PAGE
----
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Huckabee’s White House hopes hurt by commutation
Question of the Day
Former Arkansas Gov. Mike Huckabee’s hopes for the 2012 Republican presidential nomination have been dealt a major blow by his 9-year-old decision to commute the sentence of Maurice Clemmons - the man suspected of killing four police officers near Seattle early Sunday.
“It will be extremely damaging,” said Diana Banister, a Washington-based publicist for Republican causes and candidates. “His GOP primary rivals will use it to their advantage against him.”
Mr. Huckabee, who has led in some early polls for the Republican nomination, faced similar questions during the 2008 Iowa Republican caucuses over the case of Wayne DuMond, another Arkansas convict to whom he offered clemency in 1997 and who subsequently was convicted of murdering a woman in Missouri.
“It will be the Republican version of the Willie Horton issue that GOP surrogates used against Massachusetts Gov. Michael Dukakis, the unsuccessful Democratic presidential candidate in 1988,” Ms. Banister said.
Mr. Dukakis’ decision to furlough Horton, who committed rape and battery while free from prison, was prominently played up in ads by Vice President George H.W. Bush on his way to a decisive victory in the 1988 campaign.
“I’ve always thought Huckabee is probably not a conservative,” said New York-based Republican campaign consultant Jim McLaughlin. “Whether it’s immigration, taxes or now this - he’s shown really poor judgment.”
Many conservative Web sites also have taken Mr. Huckabee to task in the wake of the Washington state slayings.
“This is going to be extremely problematic for Gov. Huckabee,” wrote RedState.com contributor Erick Erickson.
“Of course, a lot of folks said [DuMond] was ‘Mike Huckabee’s Willie Horton.’ How many Willie Hortons can one man have?” he asked.
Mr. Huckabee, in a statement issued Sunday, expressed sympathy for the victims and their families but deflected blame from his 2000 decision that expedited the release of Clemmons, who remained at large Monday despite a massive manhunt.
“Should he be found to be responsible for this horrible tragedy, it will be the result of a series of failures in the criminal justice system in both Arkansas and Washington State,” the statement said.
In a “Fox News Sunday” TV interview, the former Arkansas governor - who hosts his own show on Fox News Channel - sounded undecided whether to repeat his 2008 bid for the Republican nomination. He said he was “less likely” to run in 2012 because he was enjoying hosting his television show.
In 2008, Mr. Huckabee was the target of criticism from certain evangelical leaders, neoconservatives and traditional conservatives for what became known as his “Wayne DuMond problem,” as well as his suspect positions on such issues as Islamic terrorism, illegal immigration and taxes.
His forgiving nature and seemingly natural beneficence have come back to haunt him politically on more than one occasion.
Democrats have been content to let the press and Mr. Huckabee’s conservative allies excoriate him.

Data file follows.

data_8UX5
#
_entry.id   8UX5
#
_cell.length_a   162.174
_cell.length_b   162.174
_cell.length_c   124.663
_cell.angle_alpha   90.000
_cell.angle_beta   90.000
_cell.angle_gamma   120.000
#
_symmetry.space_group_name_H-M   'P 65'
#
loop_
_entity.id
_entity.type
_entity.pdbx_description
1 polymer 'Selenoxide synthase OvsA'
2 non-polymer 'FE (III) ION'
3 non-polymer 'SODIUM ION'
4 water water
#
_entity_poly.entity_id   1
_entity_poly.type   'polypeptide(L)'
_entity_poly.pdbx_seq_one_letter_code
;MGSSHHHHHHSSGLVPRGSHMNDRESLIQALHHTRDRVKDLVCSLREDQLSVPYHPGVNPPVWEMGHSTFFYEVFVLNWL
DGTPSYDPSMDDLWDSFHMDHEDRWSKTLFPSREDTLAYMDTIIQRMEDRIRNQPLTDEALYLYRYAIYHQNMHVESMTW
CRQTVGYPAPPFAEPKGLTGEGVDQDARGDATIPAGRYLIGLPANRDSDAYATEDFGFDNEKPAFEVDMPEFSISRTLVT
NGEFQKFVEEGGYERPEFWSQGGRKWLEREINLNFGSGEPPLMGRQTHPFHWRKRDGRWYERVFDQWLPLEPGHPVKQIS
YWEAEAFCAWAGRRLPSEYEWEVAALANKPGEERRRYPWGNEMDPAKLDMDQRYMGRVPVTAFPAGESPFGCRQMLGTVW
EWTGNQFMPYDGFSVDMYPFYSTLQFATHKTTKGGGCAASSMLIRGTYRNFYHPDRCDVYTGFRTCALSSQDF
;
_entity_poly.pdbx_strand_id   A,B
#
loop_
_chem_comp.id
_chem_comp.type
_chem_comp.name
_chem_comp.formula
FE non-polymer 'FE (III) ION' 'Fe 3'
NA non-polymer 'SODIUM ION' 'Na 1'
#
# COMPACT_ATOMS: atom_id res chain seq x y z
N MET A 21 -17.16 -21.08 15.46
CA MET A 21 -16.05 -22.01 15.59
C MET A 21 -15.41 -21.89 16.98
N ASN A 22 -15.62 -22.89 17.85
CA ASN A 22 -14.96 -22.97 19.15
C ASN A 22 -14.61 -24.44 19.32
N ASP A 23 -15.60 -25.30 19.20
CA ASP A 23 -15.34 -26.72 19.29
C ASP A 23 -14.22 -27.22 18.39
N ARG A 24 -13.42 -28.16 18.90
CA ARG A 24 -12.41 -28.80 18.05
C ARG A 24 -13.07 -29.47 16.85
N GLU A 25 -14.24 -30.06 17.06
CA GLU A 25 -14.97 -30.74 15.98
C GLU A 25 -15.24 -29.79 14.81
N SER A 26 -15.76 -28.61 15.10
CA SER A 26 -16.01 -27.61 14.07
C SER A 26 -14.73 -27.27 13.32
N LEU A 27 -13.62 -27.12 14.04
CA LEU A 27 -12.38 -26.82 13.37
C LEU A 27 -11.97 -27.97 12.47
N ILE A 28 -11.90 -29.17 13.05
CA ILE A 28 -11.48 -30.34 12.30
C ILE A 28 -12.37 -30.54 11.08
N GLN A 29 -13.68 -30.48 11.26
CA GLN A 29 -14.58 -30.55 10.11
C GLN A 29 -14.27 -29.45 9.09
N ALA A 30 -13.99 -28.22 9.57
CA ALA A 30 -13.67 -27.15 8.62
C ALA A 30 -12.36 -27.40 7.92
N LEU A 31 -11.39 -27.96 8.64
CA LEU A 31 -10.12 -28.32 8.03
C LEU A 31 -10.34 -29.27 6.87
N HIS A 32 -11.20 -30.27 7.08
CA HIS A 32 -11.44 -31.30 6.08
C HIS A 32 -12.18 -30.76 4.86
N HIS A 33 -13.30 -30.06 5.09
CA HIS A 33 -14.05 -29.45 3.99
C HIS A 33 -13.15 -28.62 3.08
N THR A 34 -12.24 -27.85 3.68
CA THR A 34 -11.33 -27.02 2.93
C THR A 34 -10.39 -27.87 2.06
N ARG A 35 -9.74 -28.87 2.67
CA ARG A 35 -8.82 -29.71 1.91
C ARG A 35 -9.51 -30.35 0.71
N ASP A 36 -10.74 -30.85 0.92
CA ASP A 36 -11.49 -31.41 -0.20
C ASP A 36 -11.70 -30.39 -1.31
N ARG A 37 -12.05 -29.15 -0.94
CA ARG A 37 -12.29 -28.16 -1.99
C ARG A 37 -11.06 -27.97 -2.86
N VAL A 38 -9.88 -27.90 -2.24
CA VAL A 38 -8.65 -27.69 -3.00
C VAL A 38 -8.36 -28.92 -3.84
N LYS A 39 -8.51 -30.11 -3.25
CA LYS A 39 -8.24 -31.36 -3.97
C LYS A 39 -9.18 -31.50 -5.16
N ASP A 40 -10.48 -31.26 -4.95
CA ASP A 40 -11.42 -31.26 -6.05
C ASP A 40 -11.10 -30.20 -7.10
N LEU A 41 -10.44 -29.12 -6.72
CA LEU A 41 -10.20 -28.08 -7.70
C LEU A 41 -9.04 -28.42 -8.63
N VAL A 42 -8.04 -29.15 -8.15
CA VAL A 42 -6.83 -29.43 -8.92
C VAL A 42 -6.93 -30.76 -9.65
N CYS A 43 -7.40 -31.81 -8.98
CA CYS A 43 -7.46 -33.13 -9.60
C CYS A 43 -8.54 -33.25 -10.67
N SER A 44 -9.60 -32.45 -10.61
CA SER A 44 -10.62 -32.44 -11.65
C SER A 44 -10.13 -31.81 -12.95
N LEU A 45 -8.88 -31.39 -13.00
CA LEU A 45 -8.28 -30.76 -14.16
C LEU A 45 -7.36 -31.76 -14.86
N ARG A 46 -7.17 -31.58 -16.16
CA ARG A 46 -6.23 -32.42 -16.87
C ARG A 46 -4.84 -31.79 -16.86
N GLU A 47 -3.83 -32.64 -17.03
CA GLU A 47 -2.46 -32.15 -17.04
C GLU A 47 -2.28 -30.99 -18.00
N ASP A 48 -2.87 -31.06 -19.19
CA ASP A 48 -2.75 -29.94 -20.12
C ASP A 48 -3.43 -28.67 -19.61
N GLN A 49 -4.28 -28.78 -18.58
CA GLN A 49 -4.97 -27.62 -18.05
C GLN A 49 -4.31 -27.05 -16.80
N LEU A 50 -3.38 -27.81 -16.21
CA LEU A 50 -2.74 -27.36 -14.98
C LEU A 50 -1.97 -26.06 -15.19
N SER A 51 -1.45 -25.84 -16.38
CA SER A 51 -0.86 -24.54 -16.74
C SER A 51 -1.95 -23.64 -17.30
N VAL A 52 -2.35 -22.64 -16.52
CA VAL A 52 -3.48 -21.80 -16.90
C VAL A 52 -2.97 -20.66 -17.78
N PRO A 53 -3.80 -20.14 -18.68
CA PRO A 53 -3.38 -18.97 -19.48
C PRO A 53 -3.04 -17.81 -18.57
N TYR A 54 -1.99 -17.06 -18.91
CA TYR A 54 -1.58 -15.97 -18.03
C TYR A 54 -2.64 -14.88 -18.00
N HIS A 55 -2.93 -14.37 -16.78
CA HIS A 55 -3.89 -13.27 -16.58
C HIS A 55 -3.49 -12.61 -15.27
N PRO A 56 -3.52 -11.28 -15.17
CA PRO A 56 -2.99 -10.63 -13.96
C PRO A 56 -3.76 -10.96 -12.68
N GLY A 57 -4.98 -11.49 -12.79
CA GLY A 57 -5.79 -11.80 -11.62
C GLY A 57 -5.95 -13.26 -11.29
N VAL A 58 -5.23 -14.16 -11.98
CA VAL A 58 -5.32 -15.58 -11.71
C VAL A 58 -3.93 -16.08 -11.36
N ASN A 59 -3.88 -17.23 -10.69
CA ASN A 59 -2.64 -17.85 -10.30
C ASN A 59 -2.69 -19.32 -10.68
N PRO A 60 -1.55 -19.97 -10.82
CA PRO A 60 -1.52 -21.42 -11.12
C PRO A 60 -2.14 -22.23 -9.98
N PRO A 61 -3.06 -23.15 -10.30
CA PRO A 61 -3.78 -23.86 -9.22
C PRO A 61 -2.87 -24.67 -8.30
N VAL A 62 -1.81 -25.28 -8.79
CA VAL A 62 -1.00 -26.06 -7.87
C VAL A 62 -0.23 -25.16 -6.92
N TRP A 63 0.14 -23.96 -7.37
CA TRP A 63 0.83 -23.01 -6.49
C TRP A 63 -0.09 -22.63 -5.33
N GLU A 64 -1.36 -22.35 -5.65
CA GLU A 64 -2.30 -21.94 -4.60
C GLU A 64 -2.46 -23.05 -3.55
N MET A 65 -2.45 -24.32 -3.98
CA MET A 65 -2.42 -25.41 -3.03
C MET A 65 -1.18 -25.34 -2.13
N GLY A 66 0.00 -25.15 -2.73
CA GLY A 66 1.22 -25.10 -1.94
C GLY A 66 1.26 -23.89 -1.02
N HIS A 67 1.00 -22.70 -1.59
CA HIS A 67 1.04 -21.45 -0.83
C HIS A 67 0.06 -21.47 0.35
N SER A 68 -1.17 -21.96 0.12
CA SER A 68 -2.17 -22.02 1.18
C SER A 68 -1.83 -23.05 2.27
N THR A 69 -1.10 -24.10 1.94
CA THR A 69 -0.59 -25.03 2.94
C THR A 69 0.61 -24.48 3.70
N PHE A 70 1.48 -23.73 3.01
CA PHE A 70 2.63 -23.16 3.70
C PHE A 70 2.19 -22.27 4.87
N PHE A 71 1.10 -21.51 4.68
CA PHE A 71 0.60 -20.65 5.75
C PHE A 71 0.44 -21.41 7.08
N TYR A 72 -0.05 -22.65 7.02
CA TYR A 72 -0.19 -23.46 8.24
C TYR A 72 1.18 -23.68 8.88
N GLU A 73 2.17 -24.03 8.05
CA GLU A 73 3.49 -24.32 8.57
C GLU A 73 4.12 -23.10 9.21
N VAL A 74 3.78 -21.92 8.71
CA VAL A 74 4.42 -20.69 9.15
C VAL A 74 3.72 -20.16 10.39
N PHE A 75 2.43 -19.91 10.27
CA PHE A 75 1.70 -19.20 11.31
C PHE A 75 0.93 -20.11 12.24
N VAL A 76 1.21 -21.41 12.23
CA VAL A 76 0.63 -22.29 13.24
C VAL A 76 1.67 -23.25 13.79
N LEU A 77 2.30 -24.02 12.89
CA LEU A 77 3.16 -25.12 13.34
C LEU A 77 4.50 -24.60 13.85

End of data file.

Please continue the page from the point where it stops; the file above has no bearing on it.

“The Democrats would love to see him as the Republicans nominee,” said Bill Pascoe, a veteran Republican campaign operative for 20 years. But, he added, the liberal, Democratic-leaning Huffington Post “is killing him as we speak. Somebody at Huffington will need commutation after this because they are committing political murder.”
Mr. Pascoe said former Sen. Rick Santorum of Pennsylvania, a Catholic and a favorite of evangelical voters, may be best positioned to benefit from Mr. Huckabee’s latest political woes.
“A Santorum bid, were it to take place, would be premised on a strong showing in Iowa, where evangelicals are big,” he said. “In any event, the Democratic National Committee will want to see Huckabee as nominee and then do a Willie Horton on him.”
One problem for Mr. Huckabee is that he commuted Clemmons’ sentence, according to the Seattle Times, “over the protests of prosecutors.”
Mr. Huckabee argued that Clemmons, in getting authorities to commute his original sentence, became eligible for parole, which the parole board then granted him. Even when the authorities later arrested him for parole violations and reincarcerated him for what was to be his full term, prosecutors elected to drop the very charges for which he was being held.
Clemmons also had been jailed on a child-rape charge in Washington but reportedly was released on bond a week ago.
Mr. Huckabee argued that Clemmons, despite demonstrating criminal and psychotic behavior, was not locked up by either state.
The political damage, combined with the lingering fallout from the DuMond case, already may have been done.
Last year, many on the right made life difficult for Mr. Huckabee on a series of issues. Conservatives complained that, as Arkansas governor from 1996 to 2007, he presided over one of the largest tax increases the state had seen.
But the folksy style of the ordained Southern Baptist minister has also proved potent on the stump, and he finished second to eventual Republican nominee Sen. John McCain in the race for delegates in 2008.
About the Author
Chief political writer Ralph Z. Hallow served on the Chicago Tribune, Pittsburgh Post-Gazette, Washington Times editorial boards, was Ford Foundation Fellow in Urban Journalism at Northwestern University, resident at Columbia University Editorial-Page Editors Seminar and has filed from Berlin, Bonn, London, Paris, Geneva, Vienna, Amman, Beirut, Cairo, Damascus, Jerusalem, Tel Aviv, Belgrade, Bucharest, Panama and Guatemala.
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